I had intended to make another point here about how the Grinch changes his mind about what the punishment’s about — from noise-abatement to anti-materialism (“Maybe Christmas,” he thought, “doesn’t come from a store”) — but now that I am interpreting the whole story as the actions of a lonely hermit looking for attention, I’m starting to see how the Grinch’s punishment-motive shift could happen — the text seems to point out that the Grinch doesn’t know quite why he’s doing what he’s doing, and taking away their toys doesn’t shut the Whos up at all — they still sing, which singing should annoy the Grinch more, but it doesn’t.
However, there’s still the problem of why the Whos don’t seem to react to having their stuff stolen. If the Whos are supposed to resemble humans, their nonreactive behavior seems unlikely. I begin to speculate: Maybe the Whos are not supposed to be human — maybe they are Buddhist types who accept reality just as they find it, moment to moment. Or maybe the Whos are beings who can see the future and they know that the Grinch will bring back their stuff. My wife suggested “maybe they’re just simpletons” who aren’t aware of their loss. All are possibilities.
Except, if we take the interpretation that the Grinch is just lonely, and maybe the Whos know, or at least suspect, this loneliness about their neighbor who has “put up with” their Christmas celebrations for “fifty-three years,” maybe the Whos saw their houses emptied, and suspected the Grinch, but didn’t get mad about it, and figured that if they just seemed good spirited about it, the Grinch would return their stuff. Maybe the Whos figured out that the worst thing they could do in that situation was to get angry about it (in which case the Grinch wouldn’t feel compelled to return their things).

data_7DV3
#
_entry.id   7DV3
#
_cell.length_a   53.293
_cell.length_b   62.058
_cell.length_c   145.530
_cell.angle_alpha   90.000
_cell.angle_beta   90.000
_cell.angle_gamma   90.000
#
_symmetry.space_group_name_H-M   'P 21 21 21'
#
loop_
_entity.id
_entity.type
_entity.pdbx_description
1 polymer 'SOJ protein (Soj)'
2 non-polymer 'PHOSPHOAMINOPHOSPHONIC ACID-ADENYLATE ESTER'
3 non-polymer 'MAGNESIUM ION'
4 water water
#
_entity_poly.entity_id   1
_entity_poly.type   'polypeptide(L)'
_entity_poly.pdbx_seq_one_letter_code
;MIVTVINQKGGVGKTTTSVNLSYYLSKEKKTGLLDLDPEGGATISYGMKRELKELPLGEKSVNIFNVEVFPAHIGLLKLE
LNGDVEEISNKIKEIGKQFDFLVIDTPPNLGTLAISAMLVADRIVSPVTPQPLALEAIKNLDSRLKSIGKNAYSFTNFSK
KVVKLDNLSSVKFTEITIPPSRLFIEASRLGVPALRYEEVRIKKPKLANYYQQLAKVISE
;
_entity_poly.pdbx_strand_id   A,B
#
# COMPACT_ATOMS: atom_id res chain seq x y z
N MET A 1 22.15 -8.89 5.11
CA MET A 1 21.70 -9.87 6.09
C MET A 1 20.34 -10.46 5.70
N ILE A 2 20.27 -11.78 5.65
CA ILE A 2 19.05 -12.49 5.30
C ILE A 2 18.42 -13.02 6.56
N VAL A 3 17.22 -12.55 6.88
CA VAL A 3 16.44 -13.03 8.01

(And what happened “fifty-three years” ago: Was that when the Grinch moved to the area? Was that when the Whos moved to Whoville? Or maybe the Whos were always there, but began celebrating Christmas — at least, in the contemporary fashion, only 53 years ago? Or was the Grinch formerly a Who himself who left the company of the Whos and transformed physically, as Smeagol did by becoming Gollum?)
Perhaps the Whos even have regular contact with the Grinch, and know he’s just an ornery ol’ cuss who is actually a softie at heart (we know his heart is prone to significant volumetric expansions and contractions which seem to correlate to his positive and negative moods), so that they know not to get upset by his antics.
I had started this post prepared to make fun of how weirdly the Whos act in “How the Grinch Stole Christmas,” but as I wrote, I began to see a sweet story of alienation and acceptance. In this way, the Grinch is a little like that other famous Christmas character, Scrooge, in that both live outside their societies (literally for the Grinch; figuratively for Scrooge) and both have Christmastime experiences that bring them back into the company of their fellow beings. In this way, the Grinch and Scrooge stories are picking up both on how simple emotional demands can drive more complex behavior, and both stories touch on the necessity of the social life for human consciousness.
Note: Images above were taken, via PrintScreen, from the cartoon.
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You have probed this story so thoroughly that there is nothing more to say. I did appreciate the initial question.
No, I’m sure there’s more to say — that’s what English majors DO, isn’t it?